It’d be easy to write a hateful takedown of Ricki and the Flash, and I imagine that’s what people want to read. That’s what I’d want to read, something to confirm my suspicions and support my decision not to see a movie with a silly title and Meryl Streep rocking side braids on the poster. I have an uvula-jerk reaction to seeing aging actors in rock star make-up — be they Sean Penn, Tom Cruise, Denis Leary, or Meryl Streep — the pervading sense that this famous person finally had the juice to make us sit through their drama kid dress-up game instead of just going to karaoke. Normally, I avoid these movies like they were holding clipboards outside Whole Foods. And when Ricki and the Flash opened with Meryl Streep’s live sung, husky-voiced rendition of Tom Petty’s “American Girl,” I nearly ran out screaming.
And yet… It’s true, there’s plenty to hate here, and I won’t try to convince you otherwise. AND YET… I feel a deep compulsion to defend this movie. It’s deeply hokey but entirely earnest.
Meryl Streep plays Ricki Randazzo, not a rock star so much as a singer in a tacky cover band who takes awkward jabs at Obama between songs. Which we learn when the camera pans out from Meryl singing “American Girl” with Rick Springfield (!!!) to the crowd, a collection of washouts and burnouts at “The Salt Well” in Tarzana. Ohhh, I get it, she’s supposed to be kind of embarrassing. Ricki has to leave her seven adoring fans behind in California when she gets a call from her buttoned-up ex played by Kevin Kline (why does Otto from A Fish Called Wanda keep getting stuck with all the straight-man roles these days?) who tells her that their daughter’s husband has left her. The daughter, played by Streep’s real daughter, Mamie Gummer, is now suicidal. She’s stopped washing her hair, wears slippers everywhere she goes, and snarkily tells it like it is in every direction, basically becoming every Diablo Cody protagonist ever.
Ricki arrives to her now-straitlaced (of course) husband’s mansion (of course) to find her daughter throwing “you were never there!” tantrums (of course) and calling her estranged mother by her first name (what’s it going to take for screenwriters to stop doing this, do we have to make a supercut?). All the ingredients are in place for a Sundance-approved Dysfunctional Family Dramedy™ (alt titles: This Must Be The Flash, Extremely Flash And Incredibly Ricki). Trust me, I hate dysfunctional family dramedies — cloying, cutesy ensemble pieces where I can practically hear my mom muttering “awkward!” after every shrill gag (these being the kinds of movies I usually save for mom visits).
Despite all of that, despite Diablo Cody’s hokey, riot grrrl sensibilities — “like, what if you did something mildly unconventional and the WHOLE SCHOOL saw?” –there’s something earnest and sweet and genuine about her writing that makes me unable to resist it, no matter how much I despise some of the hacky, adult contempto clichés. I honestly think Diablo Cody writes those in there because she likes them, not because she expects us to. It may be schmaltz, but it’s not smarm.
Unlike Michael Bay, who seems to mentally divide the entire population into “slut” or “clown,” or Aaron Sorkin, whose high-handed disdain for a world that isn’t as smart or as evolved as he is comes through in every smarmy one-liner, Diablo Cody seems to find something to like in everyone, and that’s a very special thing. She writes conflict without straw men, situations that make you angry without demonizing other points of views. There’s a character with a tea party flag tattooed on her back and another planning a gluten-free vegan wedding, and neither are the bad guy. That seems like such a simple touch, but in a genre defined by smugness and easy moralizing, it’s refreshing.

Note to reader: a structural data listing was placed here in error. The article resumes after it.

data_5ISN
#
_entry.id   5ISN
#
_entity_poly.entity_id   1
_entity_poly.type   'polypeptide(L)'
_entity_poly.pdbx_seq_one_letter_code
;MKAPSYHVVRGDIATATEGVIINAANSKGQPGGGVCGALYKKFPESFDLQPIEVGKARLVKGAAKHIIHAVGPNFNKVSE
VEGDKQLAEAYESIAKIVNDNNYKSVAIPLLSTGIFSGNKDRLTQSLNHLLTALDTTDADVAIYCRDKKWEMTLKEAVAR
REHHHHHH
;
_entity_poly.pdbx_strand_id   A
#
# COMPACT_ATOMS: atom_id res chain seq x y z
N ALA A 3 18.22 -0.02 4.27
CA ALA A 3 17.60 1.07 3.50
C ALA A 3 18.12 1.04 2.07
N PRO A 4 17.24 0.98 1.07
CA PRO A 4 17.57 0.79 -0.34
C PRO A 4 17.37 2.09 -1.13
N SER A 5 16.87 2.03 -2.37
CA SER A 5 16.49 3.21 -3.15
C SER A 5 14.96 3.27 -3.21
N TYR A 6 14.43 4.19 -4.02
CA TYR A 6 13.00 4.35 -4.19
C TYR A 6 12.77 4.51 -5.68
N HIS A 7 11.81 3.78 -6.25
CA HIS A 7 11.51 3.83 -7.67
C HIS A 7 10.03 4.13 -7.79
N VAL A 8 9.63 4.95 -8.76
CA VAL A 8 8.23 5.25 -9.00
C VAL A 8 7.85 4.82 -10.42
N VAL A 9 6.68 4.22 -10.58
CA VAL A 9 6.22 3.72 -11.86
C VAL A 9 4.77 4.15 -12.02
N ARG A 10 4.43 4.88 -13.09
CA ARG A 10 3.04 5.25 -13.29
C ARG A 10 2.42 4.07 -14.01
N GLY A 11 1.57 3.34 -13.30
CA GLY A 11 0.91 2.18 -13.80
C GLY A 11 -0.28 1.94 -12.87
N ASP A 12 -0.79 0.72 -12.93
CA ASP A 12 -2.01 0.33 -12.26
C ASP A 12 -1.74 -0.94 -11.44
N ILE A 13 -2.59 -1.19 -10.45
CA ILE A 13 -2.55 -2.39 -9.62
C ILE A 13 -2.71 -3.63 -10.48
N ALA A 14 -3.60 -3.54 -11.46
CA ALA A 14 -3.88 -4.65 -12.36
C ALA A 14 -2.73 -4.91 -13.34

The only real villains are the nameless, bemused bystanders, the square world who can’t handle how real her spunky protagonists are keeping it. Look at them, in their dumb suits and SUVs, they’ve probably never even written their favorite punk bands on the sidewall of their Chuck Taylors! (By the way, Jonathan Demme makes it easy for Meryl and Mamie to look like iconoclasts, keeping them constantly surrounded by literal suits, even in situations that wouldn’t seem to call for it, like family dinners and coffee shops in Indiana).
I think her inherent kindness is what makes Diablo Cody able to write family so well. You can hate all the “honest to blogs” and hamburger phones from Juno, and I’d agree with you, but if you weren’t at least a little bit touched during the JK Simmons/Ellen Page scenes, you’re a stronger viewer than I. Your family is supposed to be lame and embarrassing, and have terrible music taste that makes you cringe. In Ricki and the Flash, not only is Diablo Cody writing a tacky, cheesy, embarrassing mom who nonetheless just loves you so damn much, it feels like she might be one. It helps having Meryl Streep (or JK Simmons) to embody that, sure, but there’s an undeniable maternal tenderness toward her characters.
There’s so much singing in Ricki and the Flash that it practically qualifies as a jukebox musical, and “cheesy cover band” is the perfect aesthetic. It’s the movie version of that feeling where you can’t believe someone’s playing this idiotic Springsteen song yet again, or some greasy, witchy Don Henley puke (the Dude hates the f*ckin’ Eagles, man!), but they belt it out with so much unabashed passion that by the chorus you can’t help singing along. Yes, Meryl sings at the damn wedding. It’s even in the trailer.
The whole movie is like one big hug. It’s so gross, but so warm.
Vince Mancini is a writer and comedian living in San Francisco. A graduate of Columbia’s non-fiction MFA program, his work has appeared on FilmDrunk, the UPROXX network, the Portland Mercury, the East Bay Express, and all over his mom’s refrigerator. Fan FilmDrunk on Facebook, find the latest movie reviews here.